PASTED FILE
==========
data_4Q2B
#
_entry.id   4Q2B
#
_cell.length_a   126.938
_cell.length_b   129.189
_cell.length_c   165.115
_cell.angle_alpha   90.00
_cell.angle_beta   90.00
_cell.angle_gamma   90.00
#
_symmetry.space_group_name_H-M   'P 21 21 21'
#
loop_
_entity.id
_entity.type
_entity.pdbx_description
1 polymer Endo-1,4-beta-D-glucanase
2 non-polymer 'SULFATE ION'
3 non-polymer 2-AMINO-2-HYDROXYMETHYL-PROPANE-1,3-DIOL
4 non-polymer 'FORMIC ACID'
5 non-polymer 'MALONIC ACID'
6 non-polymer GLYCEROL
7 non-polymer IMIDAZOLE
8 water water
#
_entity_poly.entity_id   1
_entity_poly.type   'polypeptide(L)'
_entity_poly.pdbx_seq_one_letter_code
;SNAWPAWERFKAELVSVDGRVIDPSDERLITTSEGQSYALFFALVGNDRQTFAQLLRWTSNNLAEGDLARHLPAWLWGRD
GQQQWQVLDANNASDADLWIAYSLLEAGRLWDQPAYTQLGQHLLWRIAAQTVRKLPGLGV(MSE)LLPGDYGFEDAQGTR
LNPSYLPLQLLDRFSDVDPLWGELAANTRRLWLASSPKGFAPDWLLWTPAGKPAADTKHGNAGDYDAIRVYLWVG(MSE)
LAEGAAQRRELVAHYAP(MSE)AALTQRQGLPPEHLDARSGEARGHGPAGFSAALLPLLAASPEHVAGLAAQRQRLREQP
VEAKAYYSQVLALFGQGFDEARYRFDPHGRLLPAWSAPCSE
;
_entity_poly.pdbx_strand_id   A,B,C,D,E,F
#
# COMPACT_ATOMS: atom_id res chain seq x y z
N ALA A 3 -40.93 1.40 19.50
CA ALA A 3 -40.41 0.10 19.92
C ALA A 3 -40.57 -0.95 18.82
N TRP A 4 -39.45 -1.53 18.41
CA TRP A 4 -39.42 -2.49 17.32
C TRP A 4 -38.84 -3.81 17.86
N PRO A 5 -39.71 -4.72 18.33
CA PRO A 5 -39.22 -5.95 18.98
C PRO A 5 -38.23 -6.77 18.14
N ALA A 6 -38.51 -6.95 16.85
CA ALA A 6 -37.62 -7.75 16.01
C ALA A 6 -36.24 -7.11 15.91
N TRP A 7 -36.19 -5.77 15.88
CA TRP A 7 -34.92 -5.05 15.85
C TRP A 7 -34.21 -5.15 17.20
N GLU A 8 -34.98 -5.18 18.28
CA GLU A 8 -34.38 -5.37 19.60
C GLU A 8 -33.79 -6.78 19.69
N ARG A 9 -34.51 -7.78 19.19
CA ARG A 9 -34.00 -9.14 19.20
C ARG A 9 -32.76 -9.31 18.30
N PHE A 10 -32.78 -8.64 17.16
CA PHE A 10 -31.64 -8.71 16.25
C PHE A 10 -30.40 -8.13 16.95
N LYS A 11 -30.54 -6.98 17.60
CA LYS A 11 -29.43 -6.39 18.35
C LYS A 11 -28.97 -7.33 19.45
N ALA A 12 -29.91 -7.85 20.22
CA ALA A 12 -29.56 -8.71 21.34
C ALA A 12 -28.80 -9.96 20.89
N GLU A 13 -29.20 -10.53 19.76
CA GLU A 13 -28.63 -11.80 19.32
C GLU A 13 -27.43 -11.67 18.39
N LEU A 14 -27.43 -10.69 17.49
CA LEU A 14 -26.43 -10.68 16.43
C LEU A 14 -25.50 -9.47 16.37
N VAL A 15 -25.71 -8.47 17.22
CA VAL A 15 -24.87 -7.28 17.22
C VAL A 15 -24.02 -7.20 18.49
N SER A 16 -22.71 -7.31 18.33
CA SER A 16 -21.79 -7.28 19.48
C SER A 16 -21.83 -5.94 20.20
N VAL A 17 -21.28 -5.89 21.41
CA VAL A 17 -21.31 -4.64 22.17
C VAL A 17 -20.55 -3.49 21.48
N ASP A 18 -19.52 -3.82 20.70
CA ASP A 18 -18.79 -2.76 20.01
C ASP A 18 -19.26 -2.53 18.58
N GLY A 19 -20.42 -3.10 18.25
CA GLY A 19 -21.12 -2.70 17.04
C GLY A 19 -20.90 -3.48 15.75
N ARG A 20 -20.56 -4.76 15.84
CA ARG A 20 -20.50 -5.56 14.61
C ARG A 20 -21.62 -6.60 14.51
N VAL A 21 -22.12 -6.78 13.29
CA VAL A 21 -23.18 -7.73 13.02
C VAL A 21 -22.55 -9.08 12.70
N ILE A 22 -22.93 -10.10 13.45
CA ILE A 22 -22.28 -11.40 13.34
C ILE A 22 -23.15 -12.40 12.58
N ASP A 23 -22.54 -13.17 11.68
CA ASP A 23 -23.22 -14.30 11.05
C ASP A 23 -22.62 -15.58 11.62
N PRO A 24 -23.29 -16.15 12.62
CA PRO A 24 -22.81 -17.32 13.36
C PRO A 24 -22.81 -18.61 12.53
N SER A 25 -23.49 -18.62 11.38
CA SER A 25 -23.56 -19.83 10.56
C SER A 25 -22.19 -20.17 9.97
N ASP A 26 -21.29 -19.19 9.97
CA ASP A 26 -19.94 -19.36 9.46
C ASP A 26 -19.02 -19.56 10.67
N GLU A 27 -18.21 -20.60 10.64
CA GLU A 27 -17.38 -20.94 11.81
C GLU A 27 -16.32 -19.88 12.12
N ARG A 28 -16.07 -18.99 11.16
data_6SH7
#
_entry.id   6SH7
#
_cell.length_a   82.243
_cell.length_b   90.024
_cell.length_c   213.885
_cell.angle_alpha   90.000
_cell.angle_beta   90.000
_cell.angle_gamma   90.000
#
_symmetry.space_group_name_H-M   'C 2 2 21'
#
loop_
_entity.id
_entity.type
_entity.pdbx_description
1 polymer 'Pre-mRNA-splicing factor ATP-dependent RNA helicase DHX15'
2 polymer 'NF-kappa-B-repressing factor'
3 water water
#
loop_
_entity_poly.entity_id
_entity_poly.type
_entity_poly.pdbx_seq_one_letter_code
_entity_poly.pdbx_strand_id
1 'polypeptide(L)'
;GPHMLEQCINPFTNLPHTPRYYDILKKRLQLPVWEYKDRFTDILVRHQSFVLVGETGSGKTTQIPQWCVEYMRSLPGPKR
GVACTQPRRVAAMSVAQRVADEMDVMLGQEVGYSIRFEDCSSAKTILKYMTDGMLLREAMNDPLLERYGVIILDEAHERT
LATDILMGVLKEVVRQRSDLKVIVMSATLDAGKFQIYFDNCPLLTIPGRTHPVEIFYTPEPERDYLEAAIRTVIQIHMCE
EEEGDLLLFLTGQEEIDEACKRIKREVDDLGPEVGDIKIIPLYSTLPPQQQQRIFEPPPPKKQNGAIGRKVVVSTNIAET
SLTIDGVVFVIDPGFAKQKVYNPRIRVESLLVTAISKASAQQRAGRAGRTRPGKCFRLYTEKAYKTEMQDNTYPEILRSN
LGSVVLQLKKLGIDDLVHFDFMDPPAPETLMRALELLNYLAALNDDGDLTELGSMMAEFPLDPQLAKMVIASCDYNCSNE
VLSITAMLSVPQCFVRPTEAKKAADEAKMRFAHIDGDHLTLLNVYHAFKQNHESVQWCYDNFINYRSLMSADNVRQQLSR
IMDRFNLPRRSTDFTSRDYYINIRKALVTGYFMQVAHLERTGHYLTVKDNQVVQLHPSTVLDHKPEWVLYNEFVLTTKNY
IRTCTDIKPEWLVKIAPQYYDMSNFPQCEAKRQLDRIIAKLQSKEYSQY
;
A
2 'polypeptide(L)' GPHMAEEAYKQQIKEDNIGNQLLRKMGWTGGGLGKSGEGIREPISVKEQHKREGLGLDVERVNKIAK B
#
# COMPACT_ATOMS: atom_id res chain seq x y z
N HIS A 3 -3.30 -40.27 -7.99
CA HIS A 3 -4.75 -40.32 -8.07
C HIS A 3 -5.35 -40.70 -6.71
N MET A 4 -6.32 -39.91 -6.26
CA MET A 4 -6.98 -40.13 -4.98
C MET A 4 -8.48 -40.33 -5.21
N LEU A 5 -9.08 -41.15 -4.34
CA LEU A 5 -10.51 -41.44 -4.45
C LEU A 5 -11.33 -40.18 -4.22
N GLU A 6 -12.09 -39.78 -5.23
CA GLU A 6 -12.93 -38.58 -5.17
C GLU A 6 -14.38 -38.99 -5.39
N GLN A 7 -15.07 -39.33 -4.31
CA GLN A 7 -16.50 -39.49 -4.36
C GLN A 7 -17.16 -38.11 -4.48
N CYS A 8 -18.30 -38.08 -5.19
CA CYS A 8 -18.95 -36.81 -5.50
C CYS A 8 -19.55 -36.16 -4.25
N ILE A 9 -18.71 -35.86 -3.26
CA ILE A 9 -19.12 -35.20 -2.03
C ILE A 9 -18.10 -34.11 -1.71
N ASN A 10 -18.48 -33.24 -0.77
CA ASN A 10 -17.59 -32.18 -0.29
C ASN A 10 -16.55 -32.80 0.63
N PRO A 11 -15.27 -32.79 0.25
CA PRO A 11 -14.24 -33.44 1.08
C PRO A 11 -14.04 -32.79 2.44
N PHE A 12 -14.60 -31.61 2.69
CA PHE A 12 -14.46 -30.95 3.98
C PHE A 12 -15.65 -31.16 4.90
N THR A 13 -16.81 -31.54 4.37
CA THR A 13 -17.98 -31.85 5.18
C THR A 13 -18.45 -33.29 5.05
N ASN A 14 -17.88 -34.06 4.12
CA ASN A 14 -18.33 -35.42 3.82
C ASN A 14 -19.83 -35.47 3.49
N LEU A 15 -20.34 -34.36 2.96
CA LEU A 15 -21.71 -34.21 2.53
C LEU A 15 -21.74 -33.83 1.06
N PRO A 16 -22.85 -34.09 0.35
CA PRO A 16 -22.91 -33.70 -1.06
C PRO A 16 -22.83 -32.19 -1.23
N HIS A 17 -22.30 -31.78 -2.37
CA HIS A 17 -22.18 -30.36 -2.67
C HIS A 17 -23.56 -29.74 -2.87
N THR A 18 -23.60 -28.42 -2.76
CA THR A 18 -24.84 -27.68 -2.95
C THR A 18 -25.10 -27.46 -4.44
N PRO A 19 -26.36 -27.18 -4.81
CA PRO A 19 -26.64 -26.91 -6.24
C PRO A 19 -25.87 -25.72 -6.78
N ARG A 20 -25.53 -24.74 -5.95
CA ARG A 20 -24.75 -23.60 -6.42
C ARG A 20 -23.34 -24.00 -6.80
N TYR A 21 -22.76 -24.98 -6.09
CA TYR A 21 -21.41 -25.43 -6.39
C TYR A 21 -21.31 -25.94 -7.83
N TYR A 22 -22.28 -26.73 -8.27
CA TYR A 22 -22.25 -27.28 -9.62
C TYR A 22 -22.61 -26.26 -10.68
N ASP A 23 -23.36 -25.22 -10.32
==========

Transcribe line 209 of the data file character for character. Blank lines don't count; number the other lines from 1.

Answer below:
C ARG A 20 -23.34 -24.00 -6.80